In a 2022 letter to EU member states, Eurelectric also argued that the suggestion to restrict subsidies could result in some wood excluded from support under proposals, to decompose on forest floors. “This causes CO2 emissions but yields no energy,” the group said.

EU member states, meanwhile, prefer a looser definition of which type of wood can be subsidized. One diplomat who asked not to be named told DW “there’s a feeling that with Russia’s invasion of Ukraine, with the energy crisis, member states do think that bioenergy is an important renewable source of energy. It has an important contribution to the energy system and to reaching the climate goals.”

Negotiations on the details of the legislation continue this month.

European Commission promises tighter forest sustainability rules 

The European Commission has also put forward plans to tighten laws on which firewood qualifies for subsidies. A spokesperson told DW that proposals include barring wood sourced from ancient forests, and only greenlighting state support for lumber from “highly biodiverse forests when there’s no interference with nature protection purposes.”

Under the plans, all wood-burning power plants will also have to meet certain greenhouse gas saving thresholds.

But the track record on existing rules leaves room for concern. National authorities are supposed to transpose EU standards into domestic legislation, but the European Commission spokesperson told DW that the body launched legal action against all 27 member states in 2021 for failing to complete this process or failing to notify Brussels of completion.

“We are closely monitoring this process and stand ready to take enforcement actions, if needed,” the spokesperson said.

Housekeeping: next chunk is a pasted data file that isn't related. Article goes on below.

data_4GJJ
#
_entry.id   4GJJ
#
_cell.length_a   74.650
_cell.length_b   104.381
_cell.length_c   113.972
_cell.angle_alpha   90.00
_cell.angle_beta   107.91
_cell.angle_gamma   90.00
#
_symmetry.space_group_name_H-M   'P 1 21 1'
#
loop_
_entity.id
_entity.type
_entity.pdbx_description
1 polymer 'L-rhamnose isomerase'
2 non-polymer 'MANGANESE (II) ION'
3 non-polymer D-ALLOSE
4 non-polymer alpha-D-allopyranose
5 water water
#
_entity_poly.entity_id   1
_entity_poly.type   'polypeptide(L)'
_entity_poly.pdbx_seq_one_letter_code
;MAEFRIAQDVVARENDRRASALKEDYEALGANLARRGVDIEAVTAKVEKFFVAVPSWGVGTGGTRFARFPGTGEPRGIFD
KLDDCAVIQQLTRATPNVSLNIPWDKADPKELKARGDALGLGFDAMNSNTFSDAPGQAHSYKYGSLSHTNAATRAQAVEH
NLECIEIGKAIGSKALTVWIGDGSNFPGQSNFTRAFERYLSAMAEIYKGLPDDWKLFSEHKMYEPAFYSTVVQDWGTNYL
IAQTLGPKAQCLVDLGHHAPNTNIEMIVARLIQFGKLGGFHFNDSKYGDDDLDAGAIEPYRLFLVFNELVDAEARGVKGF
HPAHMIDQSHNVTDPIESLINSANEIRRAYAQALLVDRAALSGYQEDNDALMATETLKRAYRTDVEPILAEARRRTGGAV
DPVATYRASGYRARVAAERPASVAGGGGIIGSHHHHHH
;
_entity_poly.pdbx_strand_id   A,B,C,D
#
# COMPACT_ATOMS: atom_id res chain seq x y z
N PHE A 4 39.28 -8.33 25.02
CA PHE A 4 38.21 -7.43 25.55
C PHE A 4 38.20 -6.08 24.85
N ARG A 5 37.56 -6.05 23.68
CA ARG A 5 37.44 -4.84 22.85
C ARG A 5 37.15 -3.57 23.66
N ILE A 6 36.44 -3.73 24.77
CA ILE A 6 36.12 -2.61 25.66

External link

2 thoughts on “A political battle over firewood’s future in the EU’s energy transition is playing out in Brussels

  1. Are the right questions being asked on this subject? In most rural & light suburban areas it is possible through a combo of PV and wind to deliver both 100% RES electric (at a lower cost than from the usual suspects) and……….100% green H2 – at less than the cost of CH4. So one does not need wood to deliver either heat or elec to this segment of society. Does one need wood for to supply elec or heat for cities and towns? I’d argue not because a combo of renewables coupled to electrolysers could do much of what you need on the heating side of things.

    Trees have three uses: burn them (for heat or elec), turn them into products (furniture etc – which locks in the Co2 for as long at the furniture exists) or……turn them into a house (locks in Co2 for as long at the house exists). Wooden houses have lifetimes of at least 100 years (visit the open air museum outside Oslo and you will see houses more than 400 years old).

    If I look at Ukraine – they will need loads of houses/apartments, why not make them out of wood? Know a guy that bought a wooden house. Guess how long it took to build – exactly one day (it was prefabricated). At the end of the day they were moving in – all services connected. Nice thing about a wooden house – very very low carbon foot print – actually a negative one cos the CO2 is locked into the structure.

    Given the above, burning seems like a lazy “solution” to a problem (heat/elec) than can be solved by other means, thus liberating wood for other CO2 neutral/negative uses.

    1. You explain it well, Mike. I live in Paris and even in Montmartre, I cannot believe how much wood is burned (well, available in the corner shops). I believe wood should be, as you say, liberated for other CO2 neutral/negative uses. I originally come from Canada, and virtually all our houses are built from wood. With the massive reconstruction that will be needed in Ukraine, what you suggest makes sense.

Leave a Reply

Fill in your details below or click an icon to log in:

WordPress.com Logo

You are commenting using your WordPress.com account. Log Out /  Change )

Facebook photo

You are commenting using your Facebook account. Log Out /  Change )

Connecting to %s

This site uses Akismet to reduce spam. Learn how your comment data is processed.